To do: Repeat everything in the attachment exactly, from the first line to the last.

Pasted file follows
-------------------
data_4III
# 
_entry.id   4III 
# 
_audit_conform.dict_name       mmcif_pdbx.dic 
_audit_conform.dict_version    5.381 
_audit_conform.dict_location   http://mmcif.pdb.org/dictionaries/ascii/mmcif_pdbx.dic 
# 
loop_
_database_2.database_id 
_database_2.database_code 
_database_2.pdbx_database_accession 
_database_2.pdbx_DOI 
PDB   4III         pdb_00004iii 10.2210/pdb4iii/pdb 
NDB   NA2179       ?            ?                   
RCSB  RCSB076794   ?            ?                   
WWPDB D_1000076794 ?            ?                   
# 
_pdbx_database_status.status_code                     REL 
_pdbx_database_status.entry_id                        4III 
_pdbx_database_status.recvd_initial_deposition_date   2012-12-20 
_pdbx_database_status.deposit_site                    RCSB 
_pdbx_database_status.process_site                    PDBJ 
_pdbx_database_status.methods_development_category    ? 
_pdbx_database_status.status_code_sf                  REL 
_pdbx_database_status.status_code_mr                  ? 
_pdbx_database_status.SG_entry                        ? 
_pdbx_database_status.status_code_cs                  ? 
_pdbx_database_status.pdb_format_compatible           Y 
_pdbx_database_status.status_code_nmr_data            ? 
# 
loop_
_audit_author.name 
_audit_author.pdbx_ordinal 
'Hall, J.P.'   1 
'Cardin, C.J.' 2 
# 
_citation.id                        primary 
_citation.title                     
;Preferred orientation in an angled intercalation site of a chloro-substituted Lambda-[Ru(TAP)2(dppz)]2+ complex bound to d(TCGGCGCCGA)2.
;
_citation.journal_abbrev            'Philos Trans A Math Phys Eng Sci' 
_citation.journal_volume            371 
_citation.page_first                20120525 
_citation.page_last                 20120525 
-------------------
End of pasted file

data_4III
# 
_entry.id   4III 
# 
_audit_conform.dict_name       mmcif_pdbx.dic 
_audit_conform.dict_version    5.381 
_audit_conform.dict_location   http://mmcif.pdb.org/dictionaries/ascii/mmcif_pdbx.dic 
# 
loop_
_database_2.database_id 
_database_2.database_code 
_database_2.pdbx_database_accession 
_database_2.pdbx_DOI 
PDB   4III         pdb_00004iii 10.2210/pdb4iii/pdb 
NDB   NA2179       ?            ?                   
RCSB  RCSB076794   ?            ?                   
WWPDB D_1000076794 ?            ?                   
# 
_pdbx_database_status.status_code                     REL 
_pdbx_database_status.entry_id                        4III 
_pdbx_database_status.recvd_initial_deposition_date   2012-12-20 
_pdbx_database_status.deposit_site                    RCSB 
_pdbx_database_status.process_site                    PDBJ 
_pdbx_database_status.methods_development_category    ? 
_pdbx_database_status.status_code_sf                  REL 
_pdbx_database_status.status_code_mr                  ? 
_pdbx_database_status.SG_entry                        ? 
_pdbx_database_status.status_code_cs                  ? 
_pdbx_database_status.pdb_format_compatible           Y 
_pdbx_database_status.status_code_nmr_data            ? 
# 
loop_
_audit_author.name 
_audit_author.pdbx_ordinal 
'Hall, J.P.'   1 
'Cardin, C.J.' 2 
# 
_citation.id                        primary 
_citation.title                     
;Preferred orientation in an angled intercalation site of a chloro-substituted Lambda-[Ru(TAP)2(dppz)]2+ complex bound to d(TCGGCGCCGA)2.
;
_citation.journal_abbrev            'Philos Trans A Math Phys Eng Sci' 
_citation.journal_volume            371 
_citation.page_first                20120525 
_citation.page_last                 20120525 